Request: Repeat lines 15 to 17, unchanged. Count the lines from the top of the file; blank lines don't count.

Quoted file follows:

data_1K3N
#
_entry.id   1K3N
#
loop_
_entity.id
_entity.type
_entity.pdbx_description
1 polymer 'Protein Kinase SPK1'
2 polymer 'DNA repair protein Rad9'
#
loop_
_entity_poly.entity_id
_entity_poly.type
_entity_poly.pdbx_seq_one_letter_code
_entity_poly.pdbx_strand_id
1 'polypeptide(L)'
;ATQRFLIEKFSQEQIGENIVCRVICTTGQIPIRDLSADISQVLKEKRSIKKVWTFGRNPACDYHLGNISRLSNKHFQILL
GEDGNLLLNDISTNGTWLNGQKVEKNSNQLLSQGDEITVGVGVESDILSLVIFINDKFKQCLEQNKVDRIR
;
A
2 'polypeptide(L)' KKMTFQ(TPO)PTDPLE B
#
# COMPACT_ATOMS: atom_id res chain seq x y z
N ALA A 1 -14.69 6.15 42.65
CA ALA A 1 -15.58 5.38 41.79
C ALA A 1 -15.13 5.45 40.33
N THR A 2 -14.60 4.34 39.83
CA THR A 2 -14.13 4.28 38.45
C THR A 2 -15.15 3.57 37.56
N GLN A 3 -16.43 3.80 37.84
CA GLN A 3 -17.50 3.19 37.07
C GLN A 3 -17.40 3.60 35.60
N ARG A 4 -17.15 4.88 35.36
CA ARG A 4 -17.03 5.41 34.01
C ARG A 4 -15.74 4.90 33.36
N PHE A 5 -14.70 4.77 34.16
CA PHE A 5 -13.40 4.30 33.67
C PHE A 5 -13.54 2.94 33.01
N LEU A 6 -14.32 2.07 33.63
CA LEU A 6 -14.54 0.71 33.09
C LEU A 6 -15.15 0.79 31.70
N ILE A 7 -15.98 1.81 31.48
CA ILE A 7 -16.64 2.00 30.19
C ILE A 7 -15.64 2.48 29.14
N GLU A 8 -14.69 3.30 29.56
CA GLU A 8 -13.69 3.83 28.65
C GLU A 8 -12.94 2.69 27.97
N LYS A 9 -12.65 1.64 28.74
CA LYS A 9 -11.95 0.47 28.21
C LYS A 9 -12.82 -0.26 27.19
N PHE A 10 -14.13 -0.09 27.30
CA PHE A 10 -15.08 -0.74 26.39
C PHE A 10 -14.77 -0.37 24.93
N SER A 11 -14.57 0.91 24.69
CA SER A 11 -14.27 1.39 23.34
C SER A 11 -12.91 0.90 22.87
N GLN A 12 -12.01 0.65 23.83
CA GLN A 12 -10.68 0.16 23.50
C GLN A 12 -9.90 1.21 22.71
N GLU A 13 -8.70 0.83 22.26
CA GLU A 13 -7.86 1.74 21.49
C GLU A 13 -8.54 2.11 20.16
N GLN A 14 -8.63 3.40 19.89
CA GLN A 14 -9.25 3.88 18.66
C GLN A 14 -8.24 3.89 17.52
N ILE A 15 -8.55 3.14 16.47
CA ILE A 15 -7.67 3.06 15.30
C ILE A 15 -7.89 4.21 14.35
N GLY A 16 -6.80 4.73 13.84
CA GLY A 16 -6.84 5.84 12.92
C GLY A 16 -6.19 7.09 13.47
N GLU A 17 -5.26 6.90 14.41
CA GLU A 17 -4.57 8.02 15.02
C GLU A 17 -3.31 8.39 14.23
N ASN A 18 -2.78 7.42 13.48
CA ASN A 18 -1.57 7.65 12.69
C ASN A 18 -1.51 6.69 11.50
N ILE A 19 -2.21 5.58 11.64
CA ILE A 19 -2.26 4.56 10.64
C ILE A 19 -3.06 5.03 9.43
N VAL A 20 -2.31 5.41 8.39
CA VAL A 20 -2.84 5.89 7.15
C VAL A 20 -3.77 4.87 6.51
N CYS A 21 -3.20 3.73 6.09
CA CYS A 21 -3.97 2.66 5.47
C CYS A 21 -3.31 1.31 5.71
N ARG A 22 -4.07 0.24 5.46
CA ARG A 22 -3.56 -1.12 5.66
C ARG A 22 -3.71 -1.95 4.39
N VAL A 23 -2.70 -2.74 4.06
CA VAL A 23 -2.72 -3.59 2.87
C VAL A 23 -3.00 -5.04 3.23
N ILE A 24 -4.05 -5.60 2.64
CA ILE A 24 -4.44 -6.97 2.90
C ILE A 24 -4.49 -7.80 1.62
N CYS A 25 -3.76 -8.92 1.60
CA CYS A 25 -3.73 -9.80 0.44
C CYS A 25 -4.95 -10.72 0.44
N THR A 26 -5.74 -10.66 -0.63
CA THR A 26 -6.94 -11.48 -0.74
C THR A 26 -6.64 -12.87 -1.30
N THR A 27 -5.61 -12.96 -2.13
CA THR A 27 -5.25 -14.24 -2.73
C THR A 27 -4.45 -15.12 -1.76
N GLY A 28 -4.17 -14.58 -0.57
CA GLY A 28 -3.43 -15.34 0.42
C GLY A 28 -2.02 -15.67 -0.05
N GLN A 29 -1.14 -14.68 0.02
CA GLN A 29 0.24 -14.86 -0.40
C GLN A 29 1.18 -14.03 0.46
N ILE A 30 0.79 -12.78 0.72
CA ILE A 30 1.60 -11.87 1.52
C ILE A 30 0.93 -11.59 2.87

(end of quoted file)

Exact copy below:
_entity_poly.pdbx_seq_one_letter_code
_entity_poly.pdbx_strand_id
1 'polypeptide(L)'